According to one example, the first function is divided into 10 subsets and the second function is divided into 20 subsets. According to the invention, a fourth function is created by picking one subset from the first function and two subset of the second function. Any rule can be applied, e.g. every two subsets of the first function, three subsets of the second function are interleaved.
Table 1 - First Function
Table 2 - Second Function
|F1 ||Instructions ||Subset |
| ||Opcode_F11 ||Operand_11A, Operand_11B, Result_11C ||S1 |
| ||Opcode_F12 ||Operand_12A, Operand_12B, Result_12C ||S1 |
| ||Opcode_F13 ||Operand_13A, Operand_13B, Operand_13C ||S2 |
| ||Opcode_F14 ||Operand_14A, ||S3 |
| ||Opcode_F15 ||Operand_15A, Result_15B, Result_15C ||S3 |
| ||Opcode_F16 ||Operand_16A, Operand_16B, Result_16C ||S3 |
| ||... || || |
| ||Opcode_F1n ||Operand_1nA, Operand_1nB, Result_1nC ||Sn |
Table 3 - Fourth function
|F2 ||Instructions ||Subset |
| ||Opcode_F21 ||Operand_21A, Operand_21B, Result_21C ||S1 |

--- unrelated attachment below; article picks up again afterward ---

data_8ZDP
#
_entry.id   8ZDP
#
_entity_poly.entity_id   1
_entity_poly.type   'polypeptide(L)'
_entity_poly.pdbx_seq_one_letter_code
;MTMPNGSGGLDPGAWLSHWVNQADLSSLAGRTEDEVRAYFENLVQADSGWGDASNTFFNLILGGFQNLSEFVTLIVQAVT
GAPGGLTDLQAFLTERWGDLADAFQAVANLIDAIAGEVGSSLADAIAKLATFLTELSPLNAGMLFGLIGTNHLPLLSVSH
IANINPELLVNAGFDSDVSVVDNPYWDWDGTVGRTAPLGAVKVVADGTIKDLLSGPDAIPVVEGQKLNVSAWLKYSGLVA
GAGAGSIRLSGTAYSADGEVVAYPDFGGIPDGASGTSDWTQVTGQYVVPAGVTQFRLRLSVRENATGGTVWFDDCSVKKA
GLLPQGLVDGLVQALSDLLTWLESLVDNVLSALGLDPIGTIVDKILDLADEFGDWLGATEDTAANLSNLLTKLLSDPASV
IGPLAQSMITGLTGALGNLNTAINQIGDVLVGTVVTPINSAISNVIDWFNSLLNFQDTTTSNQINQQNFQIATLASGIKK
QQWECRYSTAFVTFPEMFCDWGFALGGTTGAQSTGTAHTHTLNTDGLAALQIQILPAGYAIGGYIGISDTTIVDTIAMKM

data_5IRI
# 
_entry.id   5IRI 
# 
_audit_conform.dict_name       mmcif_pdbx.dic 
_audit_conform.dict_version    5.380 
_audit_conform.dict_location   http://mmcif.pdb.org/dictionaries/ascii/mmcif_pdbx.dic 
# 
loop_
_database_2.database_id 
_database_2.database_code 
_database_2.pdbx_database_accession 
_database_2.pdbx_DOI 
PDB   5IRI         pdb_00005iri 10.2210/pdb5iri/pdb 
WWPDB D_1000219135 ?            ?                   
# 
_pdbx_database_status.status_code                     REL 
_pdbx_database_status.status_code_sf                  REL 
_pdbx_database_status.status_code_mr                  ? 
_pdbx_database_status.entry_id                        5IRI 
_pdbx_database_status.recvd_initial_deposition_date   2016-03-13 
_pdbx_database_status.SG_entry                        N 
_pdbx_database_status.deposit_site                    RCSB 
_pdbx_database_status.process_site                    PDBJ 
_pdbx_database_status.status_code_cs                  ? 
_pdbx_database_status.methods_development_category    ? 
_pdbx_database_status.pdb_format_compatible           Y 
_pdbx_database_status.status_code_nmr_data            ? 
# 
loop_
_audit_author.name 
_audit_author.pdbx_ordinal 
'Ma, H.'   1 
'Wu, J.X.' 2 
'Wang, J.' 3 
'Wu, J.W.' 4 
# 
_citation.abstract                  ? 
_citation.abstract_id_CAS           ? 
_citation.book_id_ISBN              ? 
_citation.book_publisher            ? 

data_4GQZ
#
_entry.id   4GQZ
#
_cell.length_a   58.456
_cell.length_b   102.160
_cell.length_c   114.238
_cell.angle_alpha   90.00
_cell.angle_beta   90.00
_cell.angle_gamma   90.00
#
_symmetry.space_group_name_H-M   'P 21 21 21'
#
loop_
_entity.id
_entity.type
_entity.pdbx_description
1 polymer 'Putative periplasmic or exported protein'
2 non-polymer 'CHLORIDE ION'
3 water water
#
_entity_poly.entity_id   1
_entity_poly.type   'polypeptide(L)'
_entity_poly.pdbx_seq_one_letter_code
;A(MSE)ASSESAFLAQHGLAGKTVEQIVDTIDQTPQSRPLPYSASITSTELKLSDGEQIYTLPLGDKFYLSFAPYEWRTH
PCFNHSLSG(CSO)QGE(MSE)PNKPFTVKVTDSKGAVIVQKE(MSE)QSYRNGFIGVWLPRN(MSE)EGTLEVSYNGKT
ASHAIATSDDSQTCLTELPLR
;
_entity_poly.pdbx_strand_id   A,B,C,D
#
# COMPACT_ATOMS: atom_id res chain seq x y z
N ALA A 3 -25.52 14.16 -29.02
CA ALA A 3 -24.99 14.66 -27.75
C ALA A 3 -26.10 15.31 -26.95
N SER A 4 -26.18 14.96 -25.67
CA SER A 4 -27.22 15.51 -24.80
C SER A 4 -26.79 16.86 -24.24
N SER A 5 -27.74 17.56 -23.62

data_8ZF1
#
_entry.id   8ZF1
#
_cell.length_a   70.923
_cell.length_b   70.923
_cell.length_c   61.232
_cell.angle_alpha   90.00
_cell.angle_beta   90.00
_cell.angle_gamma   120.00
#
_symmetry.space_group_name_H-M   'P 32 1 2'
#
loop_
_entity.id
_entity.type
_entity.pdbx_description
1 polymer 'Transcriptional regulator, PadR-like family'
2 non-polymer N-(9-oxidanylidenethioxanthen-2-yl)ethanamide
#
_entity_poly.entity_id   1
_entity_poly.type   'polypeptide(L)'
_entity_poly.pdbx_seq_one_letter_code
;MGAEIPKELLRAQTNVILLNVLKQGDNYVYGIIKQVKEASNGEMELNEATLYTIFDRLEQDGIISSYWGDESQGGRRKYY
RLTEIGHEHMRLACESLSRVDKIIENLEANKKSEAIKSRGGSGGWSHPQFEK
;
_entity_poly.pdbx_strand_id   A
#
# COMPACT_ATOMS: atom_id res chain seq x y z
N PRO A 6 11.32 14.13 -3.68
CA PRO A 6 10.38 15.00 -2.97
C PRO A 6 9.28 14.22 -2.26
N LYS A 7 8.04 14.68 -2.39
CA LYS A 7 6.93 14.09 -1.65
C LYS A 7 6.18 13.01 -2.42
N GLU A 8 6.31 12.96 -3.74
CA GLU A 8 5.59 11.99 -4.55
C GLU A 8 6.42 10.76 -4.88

| ||Opcode_F22 ||Operand_22A, Operand_22B, Result_22C ||S2 |
| ||Opcode_F23 ||Operand_23A, Operand_23B, Operand_23C ||S2 |
| ||Opcode_F24 ||Operand_24A, ||S2 |
| ||Opcode_F25 ||Operand_25A, Result_25B, Result_25C ||S3 |
| ||Opcode_F26 ||Operand_26A, Operand_26B, Result_26C ||S3 |
| ||... || || |
| ||Opcode_F2m ||Operand_2mA, Operand_2mB, Result_2mC ||Sm |
|Function ||Instructions ||Subset |
|F1 ||Opcode_F11 ||Operand_11A, Operand_11B, Result_11C ||S1 |
|F1 ||Opcode_F12 ||Operand_12A, Operand_12B, Result_12C ||S1 |
|F2 ||Opcode_F21 ||Operand_21A, Operand_21B, Result_21C ||S1 |
|F1 ||Opcode_F13 ||Operand_13A, Operand_13B, Operand_13C ||S2 |
|F2 ||Opcode_F22 ||Operand_22A, Operand_22B, Result_22C ||S2 |
|F2 ||Opcode_F23 ||Operand_23A, Operand_23B, Operand_23C ||S2 |
|F1 ||Opcode_F14 ||Operand_14A, ||S3 |
|F1 ||Opcode_F15 ||Operand_15A, Result_15B, Result_15C ||S3 |